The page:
1 John 1:5-10
“This is the message we have heard from him and proclaim to you, that God is light, and in him is no darkness at all.  If we say we have fellowship with him while we walk in darkness, we lie and do not practice the truth.  But if we walk in the light, as he is in the light, we have fellowship with one another, and the blood of Jesus his Son cleanses us from all sin.  If we say we have no sin, we deceive ourselves, and the truth is not in us.  If we confess our sins, he is faithful and just to forgive us our sins and to cleanse us from all unrighteousness.  If we say we have not sinned, we make him a liar, and his word is not in us.”
John tells us that confession is connected to walking in the light. When you walk in the light you see God more clearly, you see yourself more clearly, and you see the situations of life more clearly. You have a much better understanding of where your life does — and does not — align with the life to which the Lord calls you.
Walking in the light creates an honest view of self, and it activates self-awareness. People who walk in the light are aware of their strengths and blessings, but they also see the reality of their sin. Most importantly, they see their sin not just from their own viewpoint, but also from God’s perspective.
Walking in darkness creates a false view of self and causes self-deception. People who walk in darkness are blind to the reality and depth of their sin. They are blind to the impact of sin on themselves, they are blind to the impact of sin on the people around them, and they are blind to the impact of sin on God.
Blindness to sin and its impact is profoundly revealed in the current social and political support for deviant sexual behavior. The “trans” movement, in particular, promotes a distorted view of sexual identity that is having a devastating impact on the lives of adolescent and teenage children who are seeking to find themselves and their true indentity.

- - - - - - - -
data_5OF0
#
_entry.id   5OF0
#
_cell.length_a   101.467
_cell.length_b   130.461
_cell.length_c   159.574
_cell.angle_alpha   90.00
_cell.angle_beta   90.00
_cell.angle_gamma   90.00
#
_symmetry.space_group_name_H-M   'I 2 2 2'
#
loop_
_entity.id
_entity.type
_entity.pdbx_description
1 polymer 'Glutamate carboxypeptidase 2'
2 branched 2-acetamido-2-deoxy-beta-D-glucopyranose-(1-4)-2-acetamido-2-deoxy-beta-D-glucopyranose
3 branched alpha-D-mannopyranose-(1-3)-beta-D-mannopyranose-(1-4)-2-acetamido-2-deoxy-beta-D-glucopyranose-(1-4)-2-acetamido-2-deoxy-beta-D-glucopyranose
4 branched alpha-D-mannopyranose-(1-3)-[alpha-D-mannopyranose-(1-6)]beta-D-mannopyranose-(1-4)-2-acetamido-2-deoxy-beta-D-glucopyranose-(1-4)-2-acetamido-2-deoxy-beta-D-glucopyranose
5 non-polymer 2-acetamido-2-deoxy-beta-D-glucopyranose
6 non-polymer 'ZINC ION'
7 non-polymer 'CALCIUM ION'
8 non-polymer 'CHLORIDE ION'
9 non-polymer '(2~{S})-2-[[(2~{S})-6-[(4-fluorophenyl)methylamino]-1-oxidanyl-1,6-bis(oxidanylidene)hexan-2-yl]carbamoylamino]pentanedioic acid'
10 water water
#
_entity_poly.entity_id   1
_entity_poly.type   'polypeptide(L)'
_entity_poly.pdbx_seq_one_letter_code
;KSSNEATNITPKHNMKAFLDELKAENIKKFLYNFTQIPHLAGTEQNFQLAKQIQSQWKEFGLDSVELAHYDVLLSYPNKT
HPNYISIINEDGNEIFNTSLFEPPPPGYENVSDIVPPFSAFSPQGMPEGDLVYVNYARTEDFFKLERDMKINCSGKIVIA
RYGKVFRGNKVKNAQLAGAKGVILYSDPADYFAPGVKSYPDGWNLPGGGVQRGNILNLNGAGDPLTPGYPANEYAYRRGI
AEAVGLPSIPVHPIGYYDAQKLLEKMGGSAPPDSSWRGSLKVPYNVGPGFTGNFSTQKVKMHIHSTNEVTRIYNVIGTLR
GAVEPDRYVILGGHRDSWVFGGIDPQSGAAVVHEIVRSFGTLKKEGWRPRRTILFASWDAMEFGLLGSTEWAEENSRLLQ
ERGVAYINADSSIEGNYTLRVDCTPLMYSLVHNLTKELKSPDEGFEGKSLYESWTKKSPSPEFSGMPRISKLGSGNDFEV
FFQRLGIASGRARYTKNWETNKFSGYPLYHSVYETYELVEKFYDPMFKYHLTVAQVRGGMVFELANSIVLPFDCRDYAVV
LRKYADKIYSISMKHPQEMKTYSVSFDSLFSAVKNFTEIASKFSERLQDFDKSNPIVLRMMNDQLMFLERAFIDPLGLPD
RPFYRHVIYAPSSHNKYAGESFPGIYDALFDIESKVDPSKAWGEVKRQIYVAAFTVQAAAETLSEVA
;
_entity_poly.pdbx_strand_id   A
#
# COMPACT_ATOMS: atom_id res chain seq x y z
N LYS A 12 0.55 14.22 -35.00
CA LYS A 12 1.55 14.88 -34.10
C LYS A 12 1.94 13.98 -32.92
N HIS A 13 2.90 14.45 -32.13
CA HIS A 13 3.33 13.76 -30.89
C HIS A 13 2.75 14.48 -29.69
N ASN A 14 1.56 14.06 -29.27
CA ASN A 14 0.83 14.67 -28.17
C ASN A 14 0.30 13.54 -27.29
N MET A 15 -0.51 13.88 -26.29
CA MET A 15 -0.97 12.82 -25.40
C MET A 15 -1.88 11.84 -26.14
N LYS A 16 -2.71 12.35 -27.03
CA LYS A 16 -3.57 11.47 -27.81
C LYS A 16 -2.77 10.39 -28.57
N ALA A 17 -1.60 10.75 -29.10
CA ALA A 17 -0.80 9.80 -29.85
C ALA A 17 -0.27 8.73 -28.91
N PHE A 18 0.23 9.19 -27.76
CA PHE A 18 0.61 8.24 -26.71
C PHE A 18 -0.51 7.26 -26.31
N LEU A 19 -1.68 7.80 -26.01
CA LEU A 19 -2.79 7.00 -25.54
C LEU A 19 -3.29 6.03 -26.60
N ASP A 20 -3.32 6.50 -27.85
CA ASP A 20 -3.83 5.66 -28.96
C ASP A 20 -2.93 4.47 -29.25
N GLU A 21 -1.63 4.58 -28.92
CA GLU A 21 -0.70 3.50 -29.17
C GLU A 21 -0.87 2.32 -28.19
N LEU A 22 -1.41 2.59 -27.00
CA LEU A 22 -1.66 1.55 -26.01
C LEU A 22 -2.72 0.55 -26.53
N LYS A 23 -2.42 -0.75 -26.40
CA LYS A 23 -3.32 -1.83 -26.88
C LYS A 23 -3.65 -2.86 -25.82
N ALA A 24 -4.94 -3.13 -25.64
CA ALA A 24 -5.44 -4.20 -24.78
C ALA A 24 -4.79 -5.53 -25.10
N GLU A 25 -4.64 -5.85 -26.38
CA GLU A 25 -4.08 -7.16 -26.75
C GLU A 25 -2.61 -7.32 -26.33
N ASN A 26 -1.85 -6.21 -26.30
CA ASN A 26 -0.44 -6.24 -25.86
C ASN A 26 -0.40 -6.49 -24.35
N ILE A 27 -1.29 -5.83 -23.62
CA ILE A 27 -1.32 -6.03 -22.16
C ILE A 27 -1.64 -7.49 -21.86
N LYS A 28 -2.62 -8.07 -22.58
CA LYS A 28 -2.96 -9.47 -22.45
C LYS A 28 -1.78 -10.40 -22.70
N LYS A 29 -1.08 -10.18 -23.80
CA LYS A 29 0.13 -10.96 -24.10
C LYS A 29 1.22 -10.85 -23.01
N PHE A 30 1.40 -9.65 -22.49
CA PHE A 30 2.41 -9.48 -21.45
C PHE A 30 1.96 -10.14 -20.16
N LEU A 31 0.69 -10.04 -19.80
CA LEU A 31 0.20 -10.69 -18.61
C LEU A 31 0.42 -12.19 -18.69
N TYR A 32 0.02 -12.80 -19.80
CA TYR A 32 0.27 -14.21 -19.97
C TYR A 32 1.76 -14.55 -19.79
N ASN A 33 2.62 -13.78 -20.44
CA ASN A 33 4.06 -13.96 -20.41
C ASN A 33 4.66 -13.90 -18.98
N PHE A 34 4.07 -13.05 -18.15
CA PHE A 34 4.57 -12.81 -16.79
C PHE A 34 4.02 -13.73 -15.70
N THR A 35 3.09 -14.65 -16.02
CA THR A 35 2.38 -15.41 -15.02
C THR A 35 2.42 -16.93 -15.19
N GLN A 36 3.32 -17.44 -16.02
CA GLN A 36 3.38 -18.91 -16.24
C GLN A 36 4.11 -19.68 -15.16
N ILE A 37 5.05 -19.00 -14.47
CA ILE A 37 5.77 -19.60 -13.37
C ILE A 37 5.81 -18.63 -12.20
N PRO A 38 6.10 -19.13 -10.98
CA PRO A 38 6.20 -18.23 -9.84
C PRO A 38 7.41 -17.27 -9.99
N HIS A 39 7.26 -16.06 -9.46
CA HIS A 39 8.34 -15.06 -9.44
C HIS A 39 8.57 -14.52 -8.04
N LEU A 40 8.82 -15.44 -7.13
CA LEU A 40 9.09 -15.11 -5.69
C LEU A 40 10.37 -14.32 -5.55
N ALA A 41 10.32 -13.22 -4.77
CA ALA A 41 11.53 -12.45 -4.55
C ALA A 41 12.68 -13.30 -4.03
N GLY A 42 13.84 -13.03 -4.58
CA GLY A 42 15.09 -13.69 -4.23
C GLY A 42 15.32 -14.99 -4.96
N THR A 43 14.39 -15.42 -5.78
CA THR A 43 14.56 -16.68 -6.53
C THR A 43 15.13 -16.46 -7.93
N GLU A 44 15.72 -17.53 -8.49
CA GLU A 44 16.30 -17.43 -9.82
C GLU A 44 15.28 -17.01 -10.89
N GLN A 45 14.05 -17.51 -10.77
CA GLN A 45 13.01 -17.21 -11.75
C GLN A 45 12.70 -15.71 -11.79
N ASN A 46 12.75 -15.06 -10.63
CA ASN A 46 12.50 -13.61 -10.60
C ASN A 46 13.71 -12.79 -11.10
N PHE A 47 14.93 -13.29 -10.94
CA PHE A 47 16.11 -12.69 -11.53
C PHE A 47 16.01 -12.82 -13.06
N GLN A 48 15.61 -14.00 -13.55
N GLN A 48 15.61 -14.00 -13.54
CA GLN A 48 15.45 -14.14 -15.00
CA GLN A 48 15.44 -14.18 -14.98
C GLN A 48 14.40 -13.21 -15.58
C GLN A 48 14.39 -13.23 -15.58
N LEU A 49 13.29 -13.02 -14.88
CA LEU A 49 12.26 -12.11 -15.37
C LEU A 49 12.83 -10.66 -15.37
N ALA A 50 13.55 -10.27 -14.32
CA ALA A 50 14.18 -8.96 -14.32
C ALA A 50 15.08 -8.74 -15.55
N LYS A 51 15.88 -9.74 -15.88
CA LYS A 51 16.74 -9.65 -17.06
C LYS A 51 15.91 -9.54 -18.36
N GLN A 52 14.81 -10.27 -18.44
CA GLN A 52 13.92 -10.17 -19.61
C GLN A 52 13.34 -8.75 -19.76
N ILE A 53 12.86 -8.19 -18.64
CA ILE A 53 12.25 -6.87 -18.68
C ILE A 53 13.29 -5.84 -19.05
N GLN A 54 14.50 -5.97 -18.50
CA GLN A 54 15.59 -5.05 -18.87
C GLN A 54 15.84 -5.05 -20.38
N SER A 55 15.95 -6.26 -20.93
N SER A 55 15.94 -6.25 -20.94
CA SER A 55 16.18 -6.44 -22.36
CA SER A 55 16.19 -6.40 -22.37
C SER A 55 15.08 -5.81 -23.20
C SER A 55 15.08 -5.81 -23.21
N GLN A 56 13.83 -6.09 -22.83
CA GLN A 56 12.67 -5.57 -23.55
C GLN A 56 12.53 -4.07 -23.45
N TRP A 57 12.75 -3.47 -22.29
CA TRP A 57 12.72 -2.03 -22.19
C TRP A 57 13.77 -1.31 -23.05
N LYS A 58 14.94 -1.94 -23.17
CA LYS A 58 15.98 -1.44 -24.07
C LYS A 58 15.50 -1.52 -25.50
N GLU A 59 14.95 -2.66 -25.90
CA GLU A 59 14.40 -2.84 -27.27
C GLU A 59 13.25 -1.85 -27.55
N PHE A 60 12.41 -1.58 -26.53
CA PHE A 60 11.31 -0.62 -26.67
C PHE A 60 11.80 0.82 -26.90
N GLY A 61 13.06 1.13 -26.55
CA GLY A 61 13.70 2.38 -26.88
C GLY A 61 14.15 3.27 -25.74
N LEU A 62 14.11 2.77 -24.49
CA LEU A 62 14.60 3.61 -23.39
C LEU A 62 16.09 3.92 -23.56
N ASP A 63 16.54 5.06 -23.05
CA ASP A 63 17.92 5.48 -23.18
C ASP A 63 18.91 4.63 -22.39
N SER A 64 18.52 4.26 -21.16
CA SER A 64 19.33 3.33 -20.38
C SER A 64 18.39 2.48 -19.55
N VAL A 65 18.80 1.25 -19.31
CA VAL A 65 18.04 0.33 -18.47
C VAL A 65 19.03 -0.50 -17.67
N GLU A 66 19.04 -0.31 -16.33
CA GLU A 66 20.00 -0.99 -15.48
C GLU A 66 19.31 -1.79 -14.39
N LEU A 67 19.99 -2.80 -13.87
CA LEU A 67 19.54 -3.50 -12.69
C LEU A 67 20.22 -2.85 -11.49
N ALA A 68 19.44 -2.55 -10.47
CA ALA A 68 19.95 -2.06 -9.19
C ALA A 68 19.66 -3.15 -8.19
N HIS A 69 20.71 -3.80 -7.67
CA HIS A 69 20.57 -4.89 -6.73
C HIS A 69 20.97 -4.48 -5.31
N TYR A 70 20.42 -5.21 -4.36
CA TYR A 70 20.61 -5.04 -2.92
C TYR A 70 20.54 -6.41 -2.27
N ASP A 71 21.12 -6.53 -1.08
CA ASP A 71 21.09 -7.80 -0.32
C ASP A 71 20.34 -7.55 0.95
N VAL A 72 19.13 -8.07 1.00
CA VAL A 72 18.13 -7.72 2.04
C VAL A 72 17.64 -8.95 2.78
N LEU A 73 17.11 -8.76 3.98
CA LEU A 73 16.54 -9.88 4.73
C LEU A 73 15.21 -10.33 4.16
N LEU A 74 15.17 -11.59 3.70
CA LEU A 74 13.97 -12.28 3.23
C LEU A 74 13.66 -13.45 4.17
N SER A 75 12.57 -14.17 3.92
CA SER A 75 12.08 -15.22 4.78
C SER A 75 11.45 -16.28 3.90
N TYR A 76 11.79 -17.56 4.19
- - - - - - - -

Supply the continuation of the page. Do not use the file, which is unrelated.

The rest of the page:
Rather than understanding that sexual confusion and gender dysphoria are the result of the distorting influences of sin, these confused young people are being led astray by the deception of their disorienting impulses and the manipulative influence of pernicious social forces. In the midst of this darkness and deceit, the gospel appeals to them to understand their identity through the lens of the God who created them, loves them, died for them, and calls them to himself.
As I said yesterday, most people have a self-centered view of sin; they feel badly about what sin does to them. However, a profound shift takes place when you begin to see sin from God’s perspective and recognize what sin does not just to you, but also to God and others.
Thus the message of Proverbs 28.3: “The one who conceals his sins will not prosper, but whoever confesses and renounces them will find mercy.”
We serve a great God who loves us beyond comprehension. May we respond to God’s love and grace by walking in the light, confessing our sin, and enjoying fellowship with the Lord and each other.
“Blessed is the one whose transgression is forgiven, whose sin is covered. Blessed is the man against whom the Lord counts no iniquity, and in whose spirit there is no deceit. For when I kept silent, my bones wasted away through my groaning all day long. For day and night your hand was heavy upon me; my strength was dried up as by the heat of summer. I acknowledged my sin to you, and I did not cover my iniquity; I said, “I will confess my transgressions to the Lord,” and you forgave the iniquity of my sin.” (Psalm 32.1-5)
The Lord is calling.